You're absolutely right.- $7000 - $1000 = $6000. But it's meaningless without the context.

  26. Expert Member
    Dana Dorsett | | #26

    Somewhat ironic to be accused of defamation here. I've never disparaged you, nor in any way defamed you, only pointed out why I don't accept your personal assessment as an authoritative source, laying out the arithmetic of my point of view, and referring to the much larger body of work performed for the NEEA.

    On the other hand, I've been accused of "Saying someone's thought don't have substance without any specific research ", ( which is categorically false- does that mean I'm calling you a liar? :-) ) and of having a "...lack of education", and called "uneducated" multiple times, apparently for disagreeing with your assessment.

    Clearly we will never see eye to eye on this, but it would be at least possible to have a discussion if you would present your actual case. Simply disagreeing with you isn't the same as "negating" you. Anecdotal evidence is still evidence, yet you've barely shared yours, and seem to expect others to accept it as the general rule without really explaining it in even the remotest detail.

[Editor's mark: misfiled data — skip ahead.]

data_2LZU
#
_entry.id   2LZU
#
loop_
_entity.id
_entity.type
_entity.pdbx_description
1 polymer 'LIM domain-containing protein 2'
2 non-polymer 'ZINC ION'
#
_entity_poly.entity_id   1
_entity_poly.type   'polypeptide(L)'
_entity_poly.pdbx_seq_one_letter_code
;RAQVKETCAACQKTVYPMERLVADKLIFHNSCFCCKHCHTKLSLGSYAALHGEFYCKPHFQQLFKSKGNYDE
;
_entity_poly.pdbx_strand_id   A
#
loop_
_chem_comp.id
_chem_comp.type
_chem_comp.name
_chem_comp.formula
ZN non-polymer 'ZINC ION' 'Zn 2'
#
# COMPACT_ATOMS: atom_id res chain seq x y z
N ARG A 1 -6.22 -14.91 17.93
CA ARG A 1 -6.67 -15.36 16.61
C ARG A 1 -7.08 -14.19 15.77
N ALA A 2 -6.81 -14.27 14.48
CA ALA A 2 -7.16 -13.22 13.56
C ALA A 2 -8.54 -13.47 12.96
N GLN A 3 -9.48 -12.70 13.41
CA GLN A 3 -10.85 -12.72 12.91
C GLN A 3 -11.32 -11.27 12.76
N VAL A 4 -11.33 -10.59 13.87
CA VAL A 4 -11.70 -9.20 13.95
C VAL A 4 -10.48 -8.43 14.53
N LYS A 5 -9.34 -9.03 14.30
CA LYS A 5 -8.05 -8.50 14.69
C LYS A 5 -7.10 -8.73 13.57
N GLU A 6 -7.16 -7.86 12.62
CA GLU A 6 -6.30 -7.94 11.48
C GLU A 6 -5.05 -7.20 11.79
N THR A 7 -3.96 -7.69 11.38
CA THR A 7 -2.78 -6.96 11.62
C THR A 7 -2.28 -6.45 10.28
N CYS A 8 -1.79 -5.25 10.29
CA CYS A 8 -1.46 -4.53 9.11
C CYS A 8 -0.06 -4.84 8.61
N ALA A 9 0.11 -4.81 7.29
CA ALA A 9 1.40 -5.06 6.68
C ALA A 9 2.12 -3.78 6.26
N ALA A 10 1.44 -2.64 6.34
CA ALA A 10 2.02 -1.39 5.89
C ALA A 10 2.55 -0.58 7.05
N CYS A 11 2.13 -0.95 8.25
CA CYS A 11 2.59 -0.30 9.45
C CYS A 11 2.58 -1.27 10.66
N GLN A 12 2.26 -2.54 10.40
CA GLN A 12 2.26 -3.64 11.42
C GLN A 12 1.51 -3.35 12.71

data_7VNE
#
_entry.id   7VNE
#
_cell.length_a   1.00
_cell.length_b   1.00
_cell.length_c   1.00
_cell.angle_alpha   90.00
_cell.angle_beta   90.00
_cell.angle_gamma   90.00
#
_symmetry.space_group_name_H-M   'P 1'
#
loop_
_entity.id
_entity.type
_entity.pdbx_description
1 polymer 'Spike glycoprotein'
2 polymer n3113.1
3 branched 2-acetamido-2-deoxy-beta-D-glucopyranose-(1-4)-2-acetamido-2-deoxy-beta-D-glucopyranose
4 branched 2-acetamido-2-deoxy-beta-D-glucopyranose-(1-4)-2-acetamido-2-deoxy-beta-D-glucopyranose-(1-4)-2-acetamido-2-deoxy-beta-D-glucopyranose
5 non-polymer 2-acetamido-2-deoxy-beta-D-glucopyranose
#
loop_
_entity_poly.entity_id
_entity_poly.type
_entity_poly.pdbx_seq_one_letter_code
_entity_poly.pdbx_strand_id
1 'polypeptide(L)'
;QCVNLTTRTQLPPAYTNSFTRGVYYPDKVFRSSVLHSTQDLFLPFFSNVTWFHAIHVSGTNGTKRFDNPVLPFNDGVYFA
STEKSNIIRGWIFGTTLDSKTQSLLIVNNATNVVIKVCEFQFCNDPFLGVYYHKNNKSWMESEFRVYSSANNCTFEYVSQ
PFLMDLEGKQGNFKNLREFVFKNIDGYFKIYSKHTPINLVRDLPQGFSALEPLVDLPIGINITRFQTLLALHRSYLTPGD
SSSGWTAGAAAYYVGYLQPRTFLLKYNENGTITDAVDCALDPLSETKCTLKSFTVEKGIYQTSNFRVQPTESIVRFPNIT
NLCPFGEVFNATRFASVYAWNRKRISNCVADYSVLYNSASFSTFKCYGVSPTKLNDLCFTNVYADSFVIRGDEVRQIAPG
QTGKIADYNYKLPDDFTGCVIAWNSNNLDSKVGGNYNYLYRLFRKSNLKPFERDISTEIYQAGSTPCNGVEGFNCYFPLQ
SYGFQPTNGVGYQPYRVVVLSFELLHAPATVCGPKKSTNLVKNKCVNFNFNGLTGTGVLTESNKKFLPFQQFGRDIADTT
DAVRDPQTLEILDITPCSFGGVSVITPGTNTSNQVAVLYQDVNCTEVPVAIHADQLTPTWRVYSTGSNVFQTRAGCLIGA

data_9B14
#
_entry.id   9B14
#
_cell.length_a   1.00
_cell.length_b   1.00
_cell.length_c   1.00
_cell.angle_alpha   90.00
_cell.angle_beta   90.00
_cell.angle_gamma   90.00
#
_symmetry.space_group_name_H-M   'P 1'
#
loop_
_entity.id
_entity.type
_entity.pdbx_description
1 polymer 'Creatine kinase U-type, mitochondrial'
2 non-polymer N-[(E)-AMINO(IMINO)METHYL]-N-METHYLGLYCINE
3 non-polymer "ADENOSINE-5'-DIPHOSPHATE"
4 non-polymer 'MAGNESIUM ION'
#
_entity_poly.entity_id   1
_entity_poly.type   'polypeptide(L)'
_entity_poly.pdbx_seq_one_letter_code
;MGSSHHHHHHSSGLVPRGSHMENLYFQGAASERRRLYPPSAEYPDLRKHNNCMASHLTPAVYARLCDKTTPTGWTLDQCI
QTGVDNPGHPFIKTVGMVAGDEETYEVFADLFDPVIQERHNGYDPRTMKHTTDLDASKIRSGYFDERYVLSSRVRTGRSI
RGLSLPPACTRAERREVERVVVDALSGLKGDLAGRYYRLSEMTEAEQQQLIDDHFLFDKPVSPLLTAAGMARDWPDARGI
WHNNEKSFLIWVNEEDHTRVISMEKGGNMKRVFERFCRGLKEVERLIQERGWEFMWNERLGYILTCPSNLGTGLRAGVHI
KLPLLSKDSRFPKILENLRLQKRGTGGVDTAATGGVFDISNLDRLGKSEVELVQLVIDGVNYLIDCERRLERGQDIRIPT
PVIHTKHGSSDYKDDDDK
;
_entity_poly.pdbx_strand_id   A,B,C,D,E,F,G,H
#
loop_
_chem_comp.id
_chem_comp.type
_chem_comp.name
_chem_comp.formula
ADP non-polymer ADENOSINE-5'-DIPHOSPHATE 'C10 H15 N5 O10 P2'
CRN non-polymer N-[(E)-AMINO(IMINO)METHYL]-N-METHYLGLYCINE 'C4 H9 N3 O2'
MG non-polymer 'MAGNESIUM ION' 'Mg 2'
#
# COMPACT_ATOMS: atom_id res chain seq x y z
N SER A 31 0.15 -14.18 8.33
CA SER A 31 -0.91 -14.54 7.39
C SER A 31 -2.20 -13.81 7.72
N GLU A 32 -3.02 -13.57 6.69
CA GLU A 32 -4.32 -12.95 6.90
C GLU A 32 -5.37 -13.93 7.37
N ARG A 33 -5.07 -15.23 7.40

If I'm defending anything I'm defending arithmetic & statistical methods for assessing this kind of stuff (and NOT mini-splits. )

    Regarding the "mainstream" aspect of mini-splits, quoting the executive summary on p.7 (p.8, in PDF pagination):

    "Almost all residential HVAC systems in Asia and a vast majority of systems in Europe are ductless, while only a small percentage of homes in the U.S. utilize DHP technology."

    What's mainstream depends a bit on the stream you're in, but this isn't some new untested technology.

  27. jeffshero | | #27

    A couple of quick updates:

    - We will be getting weatherization done soon. I should also be getting results of a Manual J in the next week and have had a few good discussions regarding mini-split options. I was told that we should be seeing hyper heat multi-zone split systems with single condensers up to 42,000 BTUs in New England in the next few weeks. I can give model information once I have it from the HVAC firm.